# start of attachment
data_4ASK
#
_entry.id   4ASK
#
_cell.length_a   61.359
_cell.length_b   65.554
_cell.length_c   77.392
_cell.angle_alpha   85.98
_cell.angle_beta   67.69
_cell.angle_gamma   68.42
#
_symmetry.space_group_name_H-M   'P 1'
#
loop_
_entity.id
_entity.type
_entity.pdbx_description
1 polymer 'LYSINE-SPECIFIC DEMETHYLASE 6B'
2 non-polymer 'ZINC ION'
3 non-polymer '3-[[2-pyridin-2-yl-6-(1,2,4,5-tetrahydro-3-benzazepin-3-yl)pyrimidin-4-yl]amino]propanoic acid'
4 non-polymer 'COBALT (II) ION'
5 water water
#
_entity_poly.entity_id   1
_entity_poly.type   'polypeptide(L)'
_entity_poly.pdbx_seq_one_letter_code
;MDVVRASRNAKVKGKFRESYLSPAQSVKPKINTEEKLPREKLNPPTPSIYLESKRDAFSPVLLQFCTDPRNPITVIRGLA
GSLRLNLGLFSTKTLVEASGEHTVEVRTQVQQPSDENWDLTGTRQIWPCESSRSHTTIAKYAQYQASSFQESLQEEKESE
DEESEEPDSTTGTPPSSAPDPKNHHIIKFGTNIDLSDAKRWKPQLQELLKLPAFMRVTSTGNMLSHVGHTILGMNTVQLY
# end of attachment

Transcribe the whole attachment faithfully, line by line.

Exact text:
data_4ASK
#
_entry.id   4ASK
#
_cell.length_a   61.359
_cell.length_b   65.554
_cell.length_c   77.392
_cell.angle_alpha   85.98
_cell.angle_beta   67.69
_cell.angle_gamma   68.42
#
_symmetry.space_group_name_H-M   'P 1'
#
loop_
_entity.id
_entity.type
_entity.pdbx_description
1 polymer 'LYSINE-SPECIFIC DEMETHYLASE 6B'
2 non-polymer 'ZINC ION'
3 non-polymer '3-[[2-pyridin-2-yl-6-(1,2,4,5-tetrahydro-3-benzazepin-3-yl)pyrimidin-4-yl]amino]propanoic acid'
4 non-polymer 'COBALT (II) ION'
5 water water
#
_entity_poly.entity_id   1
_entity_poly.type   'polypeptide(L)'
_entity_poly.pdbx_seq_one_letter_code
;MDVVRASRNAKVKGKFRESYLSPAQSVKPKINTEEKLPREKLNPPTPSIYLESKRDAFSPVLLQFCTDPRNPITVIRGLA
GSLRLNLGLFSTKTLVEASGEHTVEVRTQVQQPSDENWDLTGTRQIWPCESSRSHTTIAKYAQYQASSFQESLQEEKESE
DEESEEPDSTTGTPPSSAPDPKNHHIIKFGTNIDLSDAKRWKPQLQELLKLPAFMRVTSTGNMLSHVGHTILGMNTVQLY